Pointing to the effaced imagery on the panels, Lindroth noted that it all came from her own photographic landscapes—a branch with seed pods, a marsh, irises. "Going back to my stock images and selecting them, they become art supplies," Lindroth told me.

"I liked the way that if I smudged the images they looked like smudged windows," Lindroth said. The effect is akin to how the landscape might have blurred by for Mankiller on her train journey from Oklahoma.

I asked Lindroth how she integrated the photographic imagery into the piece.

"I wet the [photo] paper and put gesso on the panel. I placed the photo on the gesso and then squeegeed and rolled it until it was flat. Some of the gesso comes up and dries. Then I sand it with a hand sander so it becomes smooth. If there are bubbles in the paper, they break. You get a surface that is very fresco-like," explained Lindroth. In order to make it appear "more photo-like," Lindroth touched up the images with silver and black oil stick and then went back and sanded them some more.

"I've found with working with found objects, that people volunteer things," Lindroth said, meaning their own memories and associations with objects they have encountered. "It's a talisman of a kind."

The various found objects in the work are evocative of travel—the wheels and rails, trunk brackets, road detritus such as the tail pipe. But the mounted handle also looks like a cross with two crossbars. This is a wonderful double-edged symbol, evoking both physical balance on the journey but also the need to grasp onto something for spiritual balance and grounding.

As she noted, if she hadn't told me it was "about" Wilma Mankiller, I might have made my own associations and interpretation. The viewer, Lindroth said, "has to bring something to a piece like this."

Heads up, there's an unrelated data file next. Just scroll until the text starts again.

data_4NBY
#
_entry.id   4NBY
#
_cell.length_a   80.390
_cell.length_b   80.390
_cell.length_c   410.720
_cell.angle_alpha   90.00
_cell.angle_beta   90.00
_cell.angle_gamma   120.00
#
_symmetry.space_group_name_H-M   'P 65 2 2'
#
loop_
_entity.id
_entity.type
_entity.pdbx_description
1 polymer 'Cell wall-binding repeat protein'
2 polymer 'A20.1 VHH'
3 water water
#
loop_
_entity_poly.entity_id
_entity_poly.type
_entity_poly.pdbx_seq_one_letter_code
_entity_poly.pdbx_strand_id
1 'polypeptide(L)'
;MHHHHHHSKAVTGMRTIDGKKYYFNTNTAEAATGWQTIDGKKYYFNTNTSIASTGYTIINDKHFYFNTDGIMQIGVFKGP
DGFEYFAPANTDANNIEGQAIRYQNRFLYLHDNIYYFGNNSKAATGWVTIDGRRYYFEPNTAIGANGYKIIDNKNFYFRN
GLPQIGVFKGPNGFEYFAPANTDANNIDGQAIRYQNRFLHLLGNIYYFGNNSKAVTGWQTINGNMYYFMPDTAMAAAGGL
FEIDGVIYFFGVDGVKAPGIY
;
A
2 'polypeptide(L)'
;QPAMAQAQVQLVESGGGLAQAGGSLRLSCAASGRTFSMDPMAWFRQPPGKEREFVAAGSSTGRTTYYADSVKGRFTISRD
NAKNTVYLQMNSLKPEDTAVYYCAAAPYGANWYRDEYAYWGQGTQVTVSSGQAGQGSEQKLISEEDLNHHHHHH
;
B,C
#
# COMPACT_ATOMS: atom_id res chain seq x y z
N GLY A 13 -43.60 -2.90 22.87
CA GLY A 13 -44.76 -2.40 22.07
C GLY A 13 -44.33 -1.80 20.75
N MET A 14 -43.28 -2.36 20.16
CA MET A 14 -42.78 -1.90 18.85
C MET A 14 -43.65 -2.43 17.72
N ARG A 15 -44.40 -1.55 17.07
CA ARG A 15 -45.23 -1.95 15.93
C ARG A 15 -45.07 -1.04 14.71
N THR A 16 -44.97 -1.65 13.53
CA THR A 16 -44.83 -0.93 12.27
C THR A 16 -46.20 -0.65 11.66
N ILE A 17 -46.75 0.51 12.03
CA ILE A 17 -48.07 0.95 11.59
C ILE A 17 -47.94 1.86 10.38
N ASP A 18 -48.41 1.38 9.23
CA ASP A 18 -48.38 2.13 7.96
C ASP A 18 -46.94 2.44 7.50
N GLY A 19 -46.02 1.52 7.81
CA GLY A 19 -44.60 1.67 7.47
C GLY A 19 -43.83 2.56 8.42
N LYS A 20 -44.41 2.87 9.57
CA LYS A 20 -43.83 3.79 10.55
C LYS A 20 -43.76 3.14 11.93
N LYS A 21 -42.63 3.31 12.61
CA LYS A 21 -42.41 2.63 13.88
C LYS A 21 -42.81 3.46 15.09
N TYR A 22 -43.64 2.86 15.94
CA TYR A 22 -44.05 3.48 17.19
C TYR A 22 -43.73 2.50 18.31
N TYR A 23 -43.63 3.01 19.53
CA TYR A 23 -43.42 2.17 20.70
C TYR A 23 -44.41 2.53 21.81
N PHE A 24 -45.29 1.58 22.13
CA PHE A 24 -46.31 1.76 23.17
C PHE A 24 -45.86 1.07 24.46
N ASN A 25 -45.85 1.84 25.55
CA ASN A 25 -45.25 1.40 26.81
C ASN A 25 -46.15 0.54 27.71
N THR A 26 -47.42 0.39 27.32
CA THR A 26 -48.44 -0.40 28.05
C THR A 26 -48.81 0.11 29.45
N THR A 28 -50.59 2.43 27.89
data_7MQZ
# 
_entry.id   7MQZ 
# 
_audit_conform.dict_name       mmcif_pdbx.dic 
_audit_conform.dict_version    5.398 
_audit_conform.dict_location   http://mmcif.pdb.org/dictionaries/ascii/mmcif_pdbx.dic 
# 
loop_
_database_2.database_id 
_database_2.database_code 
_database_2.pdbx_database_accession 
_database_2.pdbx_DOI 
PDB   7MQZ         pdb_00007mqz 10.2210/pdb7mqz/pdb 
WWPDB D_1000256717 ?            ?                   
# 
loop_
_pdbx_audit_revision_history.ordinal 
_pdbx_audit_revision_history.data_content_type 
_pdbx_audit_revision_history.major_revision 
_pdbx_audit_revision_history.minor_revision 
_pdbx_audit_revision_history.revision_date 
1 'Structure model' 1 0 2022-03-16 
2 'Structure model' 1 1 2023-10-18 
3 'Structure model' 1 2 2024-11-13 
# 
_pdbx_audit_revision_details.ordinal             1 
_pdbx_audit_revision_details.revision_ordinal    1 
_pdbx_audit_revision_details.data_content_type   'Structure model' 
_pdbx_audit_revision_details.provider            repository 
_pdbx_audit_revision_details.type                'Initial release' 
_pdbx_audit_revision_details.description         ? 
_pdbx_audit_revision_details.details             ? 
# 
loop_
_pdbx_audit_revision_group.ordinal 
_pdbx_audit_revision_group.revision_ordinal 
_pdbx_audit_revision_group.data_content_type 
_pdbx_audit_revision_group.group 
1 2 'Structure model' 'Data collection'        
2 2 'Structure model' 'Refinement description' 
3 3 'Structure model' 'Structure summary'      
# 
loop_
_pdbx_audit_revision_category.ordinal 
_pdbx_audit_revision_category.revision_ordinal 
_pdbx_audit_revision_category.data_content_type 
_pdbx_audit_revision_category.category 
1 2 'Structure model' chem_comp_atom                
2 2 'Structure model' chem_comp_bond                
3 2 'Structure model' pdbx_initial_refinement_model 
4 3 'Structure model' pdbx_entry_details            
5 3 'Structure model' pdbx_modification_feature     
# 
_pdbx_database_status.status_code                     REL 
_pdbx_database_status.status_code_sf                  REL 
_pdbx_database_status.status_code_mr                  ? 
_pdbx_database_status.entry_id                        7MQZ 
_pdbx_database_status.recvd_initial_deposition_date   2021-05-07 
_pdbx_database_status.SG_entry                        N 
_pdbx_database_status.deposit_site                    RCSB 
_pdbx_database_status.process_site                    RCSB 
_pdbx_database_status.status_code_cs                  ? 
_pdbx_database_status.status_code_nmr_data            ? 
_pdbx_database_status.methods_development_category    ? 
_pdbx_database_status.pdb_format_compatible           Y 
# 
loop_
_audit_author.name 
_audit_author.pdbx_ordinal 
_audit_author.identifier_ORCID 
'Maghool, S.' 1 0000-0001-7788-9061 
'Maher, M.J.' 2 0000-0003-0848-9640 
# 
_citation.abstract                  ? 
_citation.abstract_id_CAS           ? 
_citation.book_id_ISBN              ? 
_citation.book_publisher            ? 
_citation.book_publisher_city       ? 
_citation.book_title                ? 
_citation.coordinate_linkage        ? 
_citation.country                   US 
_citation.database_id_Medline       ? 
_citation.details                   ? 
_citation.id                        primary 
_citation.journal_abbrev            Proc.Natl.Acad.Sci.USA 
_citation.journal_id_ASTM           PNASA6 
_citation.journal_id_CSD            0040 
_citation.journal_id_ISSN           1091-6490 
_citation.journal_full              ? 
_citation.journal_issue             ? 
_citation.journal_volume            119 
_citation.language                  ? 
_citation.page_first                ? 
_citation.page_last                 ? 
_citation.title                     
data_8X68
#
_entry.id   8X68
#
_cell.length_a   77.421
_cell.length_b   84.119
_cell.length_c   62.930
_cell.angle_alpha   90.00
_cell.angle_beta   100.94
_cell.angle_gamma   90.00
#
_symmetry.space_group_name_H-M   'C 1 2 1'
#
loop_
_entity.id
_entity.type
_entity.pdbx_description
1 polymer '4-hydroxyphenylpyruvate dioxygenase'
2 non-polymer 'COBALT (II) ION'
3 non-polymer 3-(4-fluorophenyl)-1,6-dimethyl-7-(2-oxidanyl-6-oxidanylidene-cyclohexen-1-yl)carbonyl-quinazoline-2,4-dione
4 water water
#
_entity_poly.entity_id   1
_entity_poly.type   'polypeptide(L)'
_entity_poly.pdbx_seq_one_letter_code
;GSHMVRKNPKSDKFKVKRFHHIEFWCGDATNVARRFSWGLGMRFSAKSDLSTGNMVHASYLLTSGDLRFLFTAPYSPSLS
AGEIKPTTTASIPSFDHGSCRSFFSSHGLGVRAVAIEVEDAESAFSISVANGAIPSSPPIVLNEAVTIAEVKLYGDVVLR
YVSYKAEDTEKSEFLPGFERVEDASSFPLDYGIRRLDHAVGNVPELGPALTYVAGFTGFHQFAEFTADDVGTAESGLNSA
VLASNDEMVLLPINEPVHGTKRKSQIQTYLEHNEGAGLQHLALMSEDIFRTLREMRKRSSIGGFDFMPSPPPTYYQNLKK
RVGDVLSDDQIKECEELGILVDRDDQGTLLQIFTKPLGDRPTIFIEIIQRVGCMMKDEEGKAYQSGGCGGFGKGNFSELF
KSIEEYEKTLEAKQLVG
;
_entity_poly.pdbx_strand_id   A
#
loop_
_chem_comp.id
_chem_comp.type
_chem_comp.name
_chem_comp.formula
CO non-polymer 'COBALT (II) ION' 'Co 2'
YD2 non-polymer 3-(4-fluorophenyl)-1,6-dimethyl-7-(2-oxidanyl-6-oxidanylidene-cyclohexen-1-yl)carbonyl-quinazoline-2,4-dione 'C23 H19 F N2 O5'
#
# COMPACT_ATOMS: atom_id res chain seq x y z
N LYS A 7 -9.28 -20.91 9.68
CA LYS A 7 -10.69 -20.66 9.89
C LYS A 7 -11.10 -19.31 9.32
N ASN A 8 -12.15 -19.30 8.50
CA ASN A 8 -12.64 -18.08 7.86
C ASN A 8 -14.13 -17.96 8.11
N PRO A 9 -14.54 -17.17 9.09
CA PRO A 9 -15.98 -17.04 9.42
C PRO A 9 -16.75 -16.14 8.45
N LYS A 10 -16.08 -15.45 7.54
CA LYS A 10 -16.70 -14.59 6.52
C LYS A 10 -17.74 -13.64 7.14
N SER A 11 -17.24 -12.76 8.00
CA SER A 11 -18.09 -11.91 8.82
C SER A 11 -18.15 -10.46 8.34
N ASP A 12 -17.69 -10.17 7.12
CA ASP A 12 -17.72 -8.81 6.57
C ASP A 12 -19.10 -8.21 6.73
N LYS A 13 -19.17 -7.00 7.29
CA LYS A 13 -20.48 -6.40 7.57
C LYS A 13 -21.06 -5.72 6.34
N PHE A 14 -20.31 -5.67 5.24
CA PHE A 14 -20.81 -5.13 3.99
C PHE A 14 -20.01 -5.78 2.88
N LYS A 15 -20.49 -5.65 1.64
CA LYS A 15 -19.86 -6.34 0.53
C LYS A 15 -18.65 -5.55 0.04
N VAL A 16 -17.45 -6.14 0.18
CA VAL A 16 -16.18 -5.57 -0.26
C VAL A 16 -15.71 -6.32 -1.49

"So it's about the process of life and moving from one thing to another both as an artist and a viewer," said Lindroth.


Constance LaPalombara has her studio on the same floor as Lindroth. LaPalombara had just gotten back the day before from three months in Maine, including a September artist residency on Cranberry Island.

LaPalombara always paints on site or directly from life, whether working on still life’s, seascapes or urban landscapes. This can present some real challenges. I asked about one work, an untitled painting of a moonrise over the water. LaPalombara noted that it was difficult to paint "because I was practically in the dark while painting it. I had done studies [of moonrises on paper] so that helped me." (LaPalombara had a pile of studies on paper for various paintings on a table in the studio.)

The quality of light is LaPalombara's true subject. The moonrise painting is characterized by a feathering of soft pastel colors. The sky graduates from the orange horizon up through a layer of clouds and further through transitions of translucent green, blue and violet. The heavens reflect on the water in purples and pinks.

Her Maine landscape paintings capture the placid feel of the shore. There are clusters of small homes, outcroppings of rock, soft waves, high skies with delicate clouds.

I was struck by the way her paintings capture a powerful sense of mood. LaPalombara is not a fussy painter, preferring to work with an economy of detail. Her urban landscapes—many of which were part of a 2007-2008 show The City at the Whitney Humanities Center at Yale—are notable for their blocks of color and architectural shadow. They have a Hopper-esque quality to them, conveying both beauty and solitude albeit without alienation.

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Blogger Eric D. Lehman said...

I have one of LaPalombara's paintings on my wall (got it at an auction). It's beautiful. She's got something special.

9:42 PM